Intel and Broadcom: First Wi-Fi 7 demonstration reaches 5 Gbps
Intel and Broadcom have shown the manufacturer-independent use of Wi-Fi 7 for the first time. A transmission rate of just over 5 Gbit/s was achieved. An Intel notebook already equipped with Wi-Fi 7 and a Broadcom access point with Wi-Fi 7 were used for the demonstration.
Systems with Wi-Fi 6 and Wi-Fi 6E were also used for the demonstration to illustrate the higher transmission speed of Wi-Fi 7. A little over 1 Gbps was achieved with Wi-Fi 6, but 2 Gbps with Wi-Fi 6E and the new 6 GHz band that this standard offers. Wi-Fi 7 thus achieves 2.5 times the speed of Wi-Fi 6E. A Dell Latitude 5430 with a 12th generation Core i5 served as the notebook.
Intel’s Wi-Fi 6 AX200 was used for Wi-Fi 6 and 5 GHz, the AX211 chipset for Wi-Fi 6E, and Intel’s not yet announced Gale Peak 2 for Wi-Fi 7. For Wi-Fi 6 and 6E, the Asus ROG Rapture GT-AXE1600 was used, and for Wi-Fi 7 a prototype of a Broadcom tri-band access point. The server, another Latitude 5430, was connected to the router via 10 Gbit/s (Sonnet Solo 10G) and was measured with iPerf 3.11. Intel has released a video of the demonstration.
Faster and less delayed
Wi-Fi 7, the marketing name for IEEE 802.11be, is set to become the wireless standard for the next 10 years, which requires higher transmission speeds and lower latency. Wi-Fi 7 should offer both, for which, among other things, wider frequency bands with 320 MHz in the still unlicensed 6 GHz range and multi-link operation for the simultaneous connection over several bands are used. Wi-Fi 6E currently uses a maximum of channels with a width of 160 MHz. In addition, the QAM-1024 modulation is changed to a QAM-4096 modulation.
16K streaming and virtual reality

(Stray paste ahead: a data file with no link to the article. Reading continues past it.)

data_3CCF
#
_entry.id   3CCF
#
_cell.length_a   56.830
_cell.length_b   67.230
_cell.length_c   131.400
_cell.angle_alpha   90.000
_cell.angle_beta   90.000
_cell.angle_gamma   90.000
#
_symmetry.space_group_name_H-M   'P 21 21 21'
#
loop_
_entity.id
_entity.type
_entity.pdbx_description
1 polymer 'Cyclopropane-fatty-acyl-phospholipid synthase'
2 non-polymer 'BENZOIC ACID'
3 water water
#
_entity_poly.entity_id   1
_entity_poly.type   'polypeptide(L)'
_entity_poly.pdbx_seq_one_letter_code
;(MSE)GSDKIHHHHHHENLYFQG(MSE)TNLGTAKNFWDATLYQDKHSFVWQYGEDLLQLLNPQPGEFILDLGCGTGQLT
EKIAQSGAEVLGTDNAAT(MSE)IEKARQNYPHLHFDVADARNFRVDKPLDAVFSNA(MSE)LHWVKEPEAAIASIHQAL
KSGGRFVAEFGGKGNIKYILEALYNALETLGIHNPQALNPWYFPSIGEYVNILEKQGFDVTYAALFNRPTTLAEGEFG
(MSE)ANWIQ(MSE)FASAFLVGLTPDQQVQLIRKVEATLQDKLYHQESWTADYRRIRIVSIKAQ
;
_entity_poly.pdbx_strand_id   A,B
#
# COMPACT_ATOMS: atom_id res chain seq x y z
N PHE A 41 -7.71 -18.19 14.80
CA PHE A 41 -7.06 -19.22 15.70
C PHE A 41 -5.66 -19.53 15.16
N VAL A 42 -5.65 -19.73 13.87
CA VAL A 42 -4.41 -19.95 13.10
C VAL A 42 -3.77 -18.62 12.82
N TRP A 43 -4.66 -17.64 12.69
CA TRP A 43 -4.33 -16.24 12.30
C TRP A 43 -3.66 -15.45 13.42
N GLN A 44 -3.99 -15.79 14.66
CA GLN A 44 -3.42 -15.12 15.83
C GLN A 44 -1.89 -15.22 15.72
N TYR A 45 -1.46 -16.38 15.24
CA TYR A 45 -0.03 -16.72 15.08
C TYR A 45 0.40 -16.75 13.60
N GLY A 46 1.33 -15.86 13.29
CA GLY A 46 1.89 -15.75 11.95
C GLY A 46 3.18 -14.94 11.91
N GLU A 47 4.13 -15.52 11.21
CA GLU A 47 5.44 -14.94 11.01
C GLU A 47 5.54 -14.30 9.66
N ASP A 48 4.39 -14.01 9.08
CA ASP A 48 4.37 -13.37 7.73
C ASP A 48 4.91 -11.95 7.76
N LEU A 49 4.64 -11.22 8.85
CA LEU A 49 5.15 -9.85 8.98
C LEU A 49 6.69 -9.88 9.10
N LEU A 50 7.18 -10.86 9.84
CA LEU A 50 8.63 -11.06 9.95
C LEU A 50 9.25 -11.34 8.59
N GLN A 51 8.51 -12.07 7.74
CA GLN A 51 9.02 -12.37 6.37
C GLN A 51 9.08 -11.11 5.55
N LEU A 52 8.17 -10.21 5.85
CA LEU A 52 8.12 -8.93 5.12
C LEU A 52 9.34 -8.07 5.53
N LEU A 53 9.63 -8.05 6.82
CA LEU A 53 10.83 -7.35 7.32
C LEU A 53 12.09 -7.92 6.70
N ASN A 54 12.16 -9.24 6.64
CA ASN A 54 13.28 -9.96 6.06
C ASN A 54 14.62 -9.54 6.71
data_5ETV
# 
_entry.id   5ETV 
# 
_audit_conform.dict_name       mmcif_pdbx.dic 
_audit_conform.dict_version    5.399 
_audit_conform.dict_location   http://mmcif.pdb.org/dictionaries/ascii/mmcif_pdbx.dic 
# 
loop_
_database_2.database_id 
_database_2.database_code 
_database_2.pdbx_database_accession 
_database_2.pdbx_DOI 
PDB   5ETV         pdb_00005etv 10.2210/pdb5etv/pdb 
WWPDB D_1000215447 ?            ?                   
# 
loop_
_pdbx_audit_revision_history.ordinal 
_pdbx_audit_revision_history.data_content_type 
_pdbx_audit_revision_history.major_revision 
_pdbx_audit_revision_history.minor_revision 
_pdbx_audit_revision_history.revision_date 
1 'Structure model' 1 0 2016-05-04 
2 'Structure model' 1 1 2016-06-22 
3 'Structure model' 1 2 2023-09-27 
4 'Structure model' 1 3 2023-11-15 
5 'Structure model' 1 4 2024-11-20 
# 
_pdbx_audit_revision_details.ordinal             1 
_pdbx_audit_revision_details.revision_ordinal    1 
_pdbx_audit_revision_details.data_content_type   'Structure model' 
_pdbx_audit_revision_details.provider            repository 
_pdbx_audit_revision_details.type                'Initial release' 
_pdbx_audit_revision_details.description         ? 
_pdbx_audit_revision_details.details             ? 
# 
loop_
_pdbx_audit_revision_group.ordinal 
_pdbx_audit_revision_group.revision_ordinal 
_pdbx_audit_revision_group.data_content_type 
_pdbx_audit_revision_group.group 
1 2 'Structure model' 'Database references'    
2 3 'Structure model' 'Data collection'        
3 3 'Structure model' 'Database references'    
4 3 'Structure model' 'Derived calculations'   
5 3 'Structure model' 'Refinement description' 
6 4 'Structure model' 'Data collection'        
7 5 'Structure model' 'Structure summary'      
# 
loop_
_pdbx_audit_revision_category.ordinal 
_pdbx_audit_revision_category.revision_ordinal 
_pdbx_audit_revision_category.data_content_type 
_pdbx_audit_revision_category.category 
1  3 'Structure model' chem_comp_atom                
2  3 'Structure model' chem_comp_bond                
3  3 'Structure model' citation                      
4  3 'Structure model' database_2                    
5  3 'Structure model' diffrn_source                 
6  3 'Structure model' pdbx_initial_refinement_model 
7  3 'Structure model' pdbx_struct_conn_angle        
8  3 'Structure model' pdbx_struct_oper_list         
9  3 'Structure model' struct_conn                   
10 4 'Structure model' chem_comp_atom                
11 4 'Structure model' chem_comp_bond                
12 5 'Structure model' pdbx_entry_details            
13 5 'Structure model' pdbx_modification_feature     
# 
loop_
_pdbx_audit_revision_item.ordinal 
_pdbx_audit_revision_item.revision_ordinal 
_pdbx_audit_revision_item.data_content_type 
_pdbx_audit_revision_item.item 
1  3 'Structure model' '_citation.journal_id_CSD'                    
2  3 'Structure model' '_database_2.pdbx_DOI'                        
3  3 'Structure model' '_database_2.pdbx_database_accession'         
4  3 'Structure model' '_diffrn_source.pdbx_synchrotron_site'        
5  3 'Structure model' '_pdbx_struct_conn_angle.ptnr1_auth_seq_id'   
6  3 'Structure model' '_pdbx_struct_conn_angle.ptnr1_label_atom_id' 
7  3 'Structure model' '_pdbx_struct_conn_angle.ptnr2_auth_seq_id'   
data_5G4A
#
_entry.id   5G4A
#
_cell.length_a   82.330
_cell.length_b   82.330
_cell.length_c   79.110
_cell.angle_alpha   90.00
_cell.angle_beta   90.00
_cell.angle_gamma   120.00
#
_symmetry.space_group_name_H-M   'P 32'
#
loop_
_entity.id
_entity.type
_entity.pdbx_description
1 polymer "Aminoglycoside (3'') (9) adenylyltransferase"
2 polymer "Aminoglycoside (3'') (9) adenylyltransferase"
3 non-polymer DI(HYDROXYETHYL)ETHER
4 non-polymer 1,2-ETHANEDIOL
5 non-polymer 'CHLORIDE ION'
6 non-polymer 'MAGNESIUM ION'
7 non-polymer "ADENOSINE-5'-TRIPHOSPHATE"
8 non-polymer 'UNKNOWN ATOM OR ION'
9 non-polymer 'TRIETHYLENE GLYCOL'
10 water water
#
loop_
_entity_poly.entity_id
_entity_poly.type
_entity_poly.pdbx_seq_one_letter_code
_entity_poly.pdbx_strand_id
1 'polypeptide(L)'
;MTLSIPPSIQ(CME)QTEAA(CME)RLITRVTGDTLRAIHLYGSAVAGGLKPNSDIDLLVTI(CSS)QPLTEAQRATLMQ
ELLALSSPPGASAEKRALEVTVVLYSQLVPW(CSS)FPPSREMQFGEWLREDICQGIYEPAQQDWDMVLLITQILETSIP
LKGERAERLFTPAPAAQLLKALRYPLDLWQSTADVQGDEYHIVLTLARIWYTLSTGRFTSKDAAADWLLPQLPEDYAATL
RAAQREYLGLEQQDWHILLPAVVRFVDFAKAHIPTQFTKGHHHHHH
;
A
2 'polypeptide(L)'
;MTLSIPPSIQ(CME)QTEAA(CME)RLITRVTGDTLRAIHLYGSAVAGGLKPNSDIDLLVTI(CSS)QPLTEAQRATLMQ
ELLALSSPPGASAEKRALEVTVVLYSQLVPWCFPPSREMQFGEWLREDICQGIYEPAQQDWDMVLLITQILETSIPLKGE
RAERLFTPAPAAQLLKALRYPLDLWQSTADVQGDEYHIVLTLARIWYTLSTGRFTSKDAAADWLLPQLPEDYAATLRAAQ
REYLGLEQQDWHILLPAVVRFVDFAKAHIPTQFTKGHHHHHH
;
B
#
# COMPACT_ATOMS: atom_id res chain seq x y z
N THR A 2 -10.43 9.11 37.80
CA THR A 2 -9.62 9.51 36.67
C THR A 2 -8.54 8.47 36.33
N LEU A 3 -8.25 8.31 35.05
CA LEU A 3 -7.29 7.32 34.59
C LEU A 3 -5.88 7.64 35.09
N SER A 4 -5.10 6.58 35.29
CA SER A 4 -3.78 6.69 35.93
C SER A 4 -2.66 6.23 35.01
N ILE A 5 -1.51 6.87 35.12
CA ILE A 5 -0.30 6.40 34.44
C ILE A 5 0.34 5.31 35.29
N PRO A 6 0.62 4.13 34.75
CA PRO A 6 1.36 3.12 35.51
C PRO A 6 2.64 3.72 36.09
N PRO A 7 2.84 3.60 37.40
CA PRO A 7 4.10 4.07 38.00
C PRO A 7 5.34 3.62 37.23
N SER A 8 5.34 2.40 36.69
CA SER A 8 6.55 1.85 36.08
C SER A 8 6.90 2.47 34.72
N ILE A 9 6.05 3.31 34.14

As always with faster radio standards, both streaming (Intel and Broadcom are already talking about 16K media streaming) and the use of virtual reality headsets with a radio connection should benefit greatly from the improvements. The latency when using a VR headset should be 15 times lower.
In overloaded wireless networks, the latency is even 100 times better in the worst-case scenario. According to the two companies, the interoperability between Intel and Broadcom for Wi-Fi 7 that has now been demonstrated should also be used for the development of products for the official certification of the standard.
First devices only in the second half of 2023
However, end customers will have to wait a little longer for the new standard, because devices with Wi-Fi 7 will probably not be available in stores until the second half of 2023. As always, the expensive devices will be equipped with it first, before the mass market is gradually addressed.
Qualcomm also achieves 5 Gbit/s
Competitor Qualcomm presented the first Wi-Fi 7 chipsets at the end of February this year at the MWC in Barcelona. The company attended the IFA in Berlin last week also a connection with 5 Gbit/s was demonstrated. Two channels of 160 MHz each at 5 GHz and 6 GHz were used and the data was transmitted between a router and a prototype smartphone from Qualcomm.
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